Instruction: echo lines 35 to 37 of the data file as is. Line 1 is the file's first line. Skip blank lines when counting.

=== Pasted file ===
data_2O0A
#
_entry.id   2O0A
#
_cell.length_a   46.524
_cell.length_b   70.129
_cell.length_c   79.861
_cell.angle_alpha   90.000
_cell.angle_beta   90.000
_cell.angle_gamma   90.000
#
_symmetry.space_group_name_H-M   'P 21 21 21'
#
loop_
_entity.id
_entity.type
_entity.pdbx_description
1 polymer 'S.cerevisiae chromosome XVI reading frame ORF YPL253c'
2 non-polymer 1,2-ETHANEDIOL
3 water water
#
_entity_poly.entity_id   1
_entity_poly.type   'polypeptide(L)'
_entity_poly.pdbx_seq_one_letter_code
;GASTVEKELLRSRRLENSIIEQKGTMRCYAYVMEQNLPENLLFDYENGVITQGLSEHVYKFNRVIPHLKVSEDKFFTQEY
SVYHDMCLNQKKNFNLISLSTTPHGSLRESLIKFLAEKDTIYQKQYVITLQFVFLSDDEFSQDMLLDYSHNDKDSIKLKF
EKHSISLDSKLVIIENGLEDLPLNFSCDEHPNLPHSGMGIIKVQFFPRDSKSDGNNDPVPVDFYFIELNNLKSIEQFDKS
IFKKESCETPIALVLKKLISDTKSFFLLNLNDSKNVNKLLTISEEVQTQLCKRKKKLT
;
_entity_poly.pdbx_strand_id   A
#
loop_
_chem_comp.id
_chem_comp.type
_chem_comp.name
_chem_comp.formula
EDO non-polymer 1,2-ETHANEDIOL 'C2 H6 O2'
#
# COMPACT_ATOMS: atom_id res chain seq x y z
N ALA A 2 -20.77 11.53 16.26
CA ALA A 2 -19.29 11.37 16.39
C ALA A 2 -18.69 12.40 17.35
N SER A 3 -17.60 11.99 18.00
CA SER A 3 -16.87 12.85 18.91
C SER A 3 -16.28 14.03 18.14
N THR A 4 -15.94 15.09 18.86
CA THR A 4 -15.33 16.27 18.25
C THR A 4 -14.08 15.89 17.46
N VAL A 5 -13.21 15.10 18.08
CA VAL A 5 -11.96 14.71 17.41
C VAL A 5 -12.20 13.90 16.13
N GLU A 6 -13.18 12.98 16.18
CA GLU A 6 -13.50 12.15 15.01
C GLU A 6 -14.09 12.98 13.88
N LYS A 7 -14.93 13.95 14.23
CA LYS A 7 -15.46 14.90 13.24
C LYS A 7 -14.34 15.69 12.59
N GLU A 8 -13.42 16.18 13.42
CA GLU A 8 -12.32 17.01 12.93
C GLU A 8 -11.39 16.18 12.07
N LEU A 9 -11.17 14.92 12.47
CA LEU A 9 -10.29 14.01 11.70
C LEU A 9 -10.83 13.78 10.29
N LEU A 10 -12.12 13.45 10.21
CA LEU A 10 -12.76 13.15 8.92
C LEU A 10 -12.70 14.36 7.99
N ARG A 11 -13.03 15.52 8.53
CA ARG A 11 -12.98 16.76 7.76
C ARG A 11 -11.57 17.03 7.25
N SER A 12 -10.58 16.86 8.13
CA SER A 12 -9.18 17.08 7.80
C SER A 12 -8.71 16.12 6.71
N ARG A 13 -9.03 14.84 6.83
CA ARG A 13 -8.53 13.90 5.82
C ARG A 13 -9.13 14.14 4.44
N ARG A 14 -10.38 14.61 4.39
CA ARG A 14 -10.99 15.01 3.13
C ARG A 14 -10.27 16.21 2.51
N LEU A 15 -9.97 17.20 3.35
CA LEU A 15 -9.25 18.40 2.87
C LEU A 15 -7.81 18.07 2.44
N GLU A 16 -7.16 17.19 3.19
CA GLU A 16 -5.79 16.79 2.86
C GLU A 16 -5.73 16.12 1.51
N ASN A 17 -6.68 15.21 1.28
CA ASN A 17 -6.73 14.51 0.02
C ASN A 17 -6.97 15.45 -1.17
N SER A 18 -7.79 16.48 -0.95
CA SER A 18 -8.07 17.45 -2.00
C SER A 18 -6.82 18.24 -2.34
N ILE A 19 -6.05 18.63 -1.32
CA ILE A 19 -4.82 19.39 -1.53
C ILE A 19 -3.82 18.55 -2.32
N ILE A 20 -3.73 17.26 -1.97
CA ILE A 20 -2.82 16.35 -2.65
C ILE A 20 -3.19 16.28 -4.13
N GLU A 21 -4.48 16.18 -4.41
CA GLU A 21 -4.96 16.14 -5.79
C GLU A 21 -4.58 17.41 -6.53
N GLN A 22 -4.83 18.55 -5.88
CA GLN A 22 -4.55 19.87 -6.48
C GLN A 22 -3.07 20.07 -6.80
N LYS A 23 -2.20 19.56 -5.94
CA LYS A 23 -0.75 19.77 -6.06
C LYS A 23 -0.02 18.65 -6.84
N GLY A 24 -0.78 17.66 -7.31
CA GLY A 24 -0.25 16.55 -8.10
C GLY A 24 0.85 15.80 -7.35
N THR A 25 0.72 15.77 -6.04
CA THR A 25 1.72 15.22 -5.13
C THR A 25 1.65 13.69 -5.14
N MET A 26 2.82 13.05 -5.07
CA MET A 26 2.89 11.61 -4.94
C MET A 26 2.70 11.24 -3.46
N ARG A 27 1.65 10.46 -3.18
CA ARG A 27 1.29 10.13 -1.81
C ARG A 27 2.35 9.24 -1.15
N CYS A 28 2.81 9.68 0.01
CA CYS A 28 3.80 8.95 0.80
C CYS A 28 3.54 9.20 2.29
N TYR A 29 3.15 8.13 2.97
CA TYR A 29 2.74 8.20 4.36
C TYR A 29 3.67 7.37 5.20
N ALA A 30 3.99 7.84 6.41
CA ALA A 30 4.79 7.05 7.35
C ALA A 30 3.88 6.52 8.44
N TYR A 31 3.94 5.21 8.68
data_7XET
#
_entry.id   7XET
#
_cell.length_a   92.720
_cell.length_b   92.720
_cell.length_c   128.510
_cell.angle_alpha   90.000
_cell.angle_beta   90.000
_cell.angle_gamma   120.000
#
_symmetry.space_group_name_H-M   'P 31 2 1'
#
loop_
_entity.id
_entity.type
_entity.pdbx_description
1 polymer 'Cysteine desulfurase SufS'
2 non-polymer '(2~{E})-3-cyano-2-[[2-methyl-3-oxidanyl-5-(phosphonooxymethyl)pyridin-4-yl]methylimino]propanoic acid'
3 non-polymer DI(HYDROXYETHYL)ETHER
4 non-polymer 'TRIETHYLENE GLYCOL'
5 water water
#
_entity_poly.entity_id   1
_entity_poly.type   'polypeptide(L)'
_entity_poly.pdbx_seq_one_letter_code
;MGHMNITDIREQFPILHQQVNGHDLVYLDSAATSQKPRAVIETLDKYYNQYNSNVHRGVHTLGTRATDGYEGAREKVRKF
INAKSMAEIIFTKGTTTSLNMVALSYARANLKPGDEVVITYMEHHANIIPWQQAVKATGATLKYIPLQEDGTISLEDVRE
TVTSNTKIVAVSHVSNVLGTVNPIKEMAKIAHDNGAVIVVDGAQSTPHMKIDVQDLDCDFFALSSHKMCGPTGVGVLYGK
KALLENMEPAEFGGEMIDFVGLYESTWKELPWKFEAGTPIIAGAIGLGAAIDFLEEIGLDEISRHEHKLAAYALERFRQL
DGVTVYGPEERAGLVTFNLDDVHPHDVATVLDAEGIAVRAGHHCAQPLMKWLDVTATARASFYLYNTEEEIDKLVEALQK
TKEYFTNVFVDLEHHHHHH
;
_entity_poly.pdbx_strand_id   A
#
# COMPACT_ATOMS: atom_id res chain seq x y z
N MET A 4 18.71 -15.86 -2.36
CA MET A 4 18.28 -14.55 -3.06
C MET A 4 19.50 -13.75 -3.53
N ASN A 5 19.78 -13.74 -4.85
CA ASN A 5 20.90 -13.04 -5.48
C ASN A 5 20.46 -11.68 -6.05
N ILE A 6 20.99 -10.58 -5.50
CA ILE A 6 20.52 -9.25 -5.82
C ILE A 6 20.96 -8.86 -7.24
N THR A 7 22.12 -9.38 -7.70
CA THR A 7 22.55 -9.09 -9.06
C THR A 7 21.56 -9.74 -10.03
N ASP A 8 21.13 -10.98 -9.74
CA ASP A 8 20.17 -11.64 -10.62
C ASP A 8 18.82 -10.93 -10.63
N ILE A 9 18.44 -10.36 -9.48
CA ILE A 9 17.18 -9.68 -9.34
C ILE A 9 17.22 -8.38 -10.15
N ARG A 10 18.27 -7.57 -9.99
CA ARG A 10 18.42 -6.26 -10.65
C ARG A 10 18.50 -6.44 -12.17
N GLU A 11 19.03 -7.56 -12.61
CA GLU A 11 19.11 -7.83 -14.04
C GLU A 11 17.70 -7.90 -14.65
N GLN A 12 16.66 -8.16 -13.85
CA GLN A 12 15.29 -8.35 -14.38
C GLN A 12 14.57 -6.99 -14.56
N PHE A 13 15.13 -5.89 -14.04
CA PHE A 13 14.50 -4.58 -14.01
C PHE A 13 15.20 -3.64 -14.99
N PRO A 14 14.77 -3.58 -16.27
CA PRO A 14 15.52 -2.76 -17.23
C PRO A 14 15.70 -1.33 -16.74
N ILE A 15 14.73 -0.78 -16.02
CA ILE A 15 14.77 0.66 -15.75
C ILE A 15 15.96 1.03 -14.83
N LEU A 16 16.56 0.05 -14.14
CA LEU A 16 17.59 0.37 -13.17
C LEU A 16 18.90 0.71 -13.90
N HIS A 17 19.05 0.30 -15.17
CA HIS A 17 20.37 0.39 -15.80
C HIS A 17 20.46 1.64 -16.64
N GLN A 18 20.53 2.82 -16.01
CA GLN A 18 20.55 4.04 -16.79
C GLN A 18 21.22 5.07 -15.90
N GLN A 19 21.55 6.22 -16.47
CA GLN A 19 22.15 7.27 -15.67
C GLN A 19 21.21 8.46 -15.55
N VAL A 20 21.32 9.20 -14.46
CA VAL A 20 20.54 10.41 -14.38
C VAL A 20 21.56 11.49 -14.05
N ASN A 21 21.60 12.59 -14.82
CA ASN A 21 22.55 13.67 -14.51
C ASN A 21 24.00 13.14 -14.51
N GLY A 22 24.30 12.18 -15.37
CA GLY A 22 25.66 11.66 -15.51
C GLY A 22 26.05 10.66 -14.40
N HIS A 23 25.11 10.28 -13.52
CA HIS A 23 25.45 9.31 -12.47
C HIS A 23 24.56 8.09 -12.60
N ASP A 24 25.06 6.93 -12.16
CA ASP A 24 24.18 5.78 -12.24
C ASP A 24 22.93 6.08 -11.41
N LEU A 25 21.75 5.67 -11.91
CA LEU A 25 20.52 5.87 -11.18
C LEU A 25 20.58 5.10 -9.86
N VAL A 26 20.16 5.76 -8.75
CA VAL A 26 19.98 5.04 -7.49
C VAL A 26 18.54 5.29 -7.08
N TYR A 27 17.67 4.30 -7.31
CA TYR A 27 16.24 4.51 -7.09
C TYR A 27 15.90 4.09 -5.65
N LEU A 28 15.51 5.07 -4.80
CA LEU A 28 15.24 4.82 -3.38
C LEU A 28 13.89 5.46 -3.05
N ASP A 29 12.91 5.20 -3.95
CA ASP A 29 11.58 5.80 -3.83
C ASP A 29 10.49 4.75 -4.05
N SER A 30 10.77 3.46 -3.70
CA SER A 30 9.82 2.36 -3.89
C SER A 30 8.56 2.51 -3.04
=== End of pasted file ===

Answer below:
_chem_comp.name
_chem_comp.formula
EDO non-polymer 1,2-ETHANEDIOL 'C2 H6 O2'